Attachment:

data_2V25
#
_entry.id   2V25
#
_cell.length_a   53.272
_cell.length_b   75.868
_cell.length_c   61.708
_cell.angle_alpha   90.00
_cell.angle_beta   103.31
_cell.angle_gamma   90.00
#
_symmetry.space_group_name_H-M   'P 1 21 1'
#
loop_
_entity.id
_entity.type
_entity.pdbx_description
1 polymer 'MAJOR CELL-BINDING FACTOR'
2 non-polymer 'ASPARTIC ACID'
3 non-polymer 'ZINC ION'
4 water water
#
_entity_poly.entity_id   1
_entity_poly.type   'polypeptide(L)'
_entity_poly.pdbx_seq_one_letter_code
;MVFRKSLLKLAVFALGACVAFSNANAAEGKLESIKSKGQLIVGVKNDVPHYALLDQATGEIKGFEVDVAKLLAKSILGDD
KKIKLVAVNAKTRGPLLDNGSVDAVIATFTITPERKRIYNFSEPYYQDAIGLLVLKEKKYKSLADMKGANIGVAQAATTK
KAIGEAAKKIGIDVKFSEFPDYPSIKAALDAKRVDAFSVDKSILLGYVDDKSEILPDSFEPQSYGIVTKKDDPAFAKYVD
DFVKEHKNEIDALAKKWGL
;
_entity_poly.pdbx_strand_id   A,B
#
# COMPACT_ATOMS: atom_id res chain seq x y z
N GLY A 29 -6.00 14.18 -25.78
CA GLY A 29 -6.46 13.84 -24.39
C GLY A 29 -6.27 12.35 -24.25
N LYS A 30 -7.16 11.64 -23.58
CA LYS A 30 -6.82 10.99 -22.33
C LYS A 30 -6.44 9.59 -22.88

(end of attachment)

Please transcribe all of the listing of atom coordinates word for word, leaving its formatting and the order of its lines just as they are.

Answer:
data_2V25
#
_entry.id   2V25
#
_cell.length_a   53.272
_cell.length_b   75.868
_cell.length_c   61.708
_cell.angle_alpha   90.00
_cell.angle_beta   103.31
_cell.angle_gamma   90.00
#
_symmetry.space_group_name_H-M   'P 1 21 1'
#
loop_
_entity.id
_entity.type
_entity.pdbx_description
1 polymer 'MAJOR CELL-BINDING FACTOR'
2 non-polymer 'ASPARTIC ACID'
3 non-polymer 'ZINC ION'
4 water water
#
_entity_poly.entity_id   1
_entity_poly.type   'polypeptide(L)'
_entity_poly.pdbx_seq_one_letter_code
;MVFRKSLLKLAVFALGACVAFSNANAAEGKLESIKSKGQLIVGVKNDVPHYALLDQATGEIKGFEVDVAKLLAKSILGDD
KKIKLVAVNAKTRGPLLDNGSVDAVIATFTITPERKRIYNFSEPYYQDAIGLLVLKEKKYKSLADMKGANIGVAQAATTK
KAIGEAAKKIGIDVKFSEFPDYPSIKAALDAKRVDAFSVDKSILLGYVDDKSEILPDSFEPQSYGIVTKKDDPAFAKYVD
DFVKEHKNEIDALAKKWGL
;
_entity_poly.pdbx_strand_id   A,B
#
# COMPACT_ATOMS: atom_id res chain seq x y z
N GLY A 29 -6.00 14.18 -25.78
CA GLY A 29 -6.46 13.84 -24.39
C GLY A 29 -6.27 12.35 -24.25
N LYS A 30 -7.16 11.64 -23.58
CA LYS A 30 -6.82 10.99 -22.33
C LYS A 30 -6.44 9.59 -22.88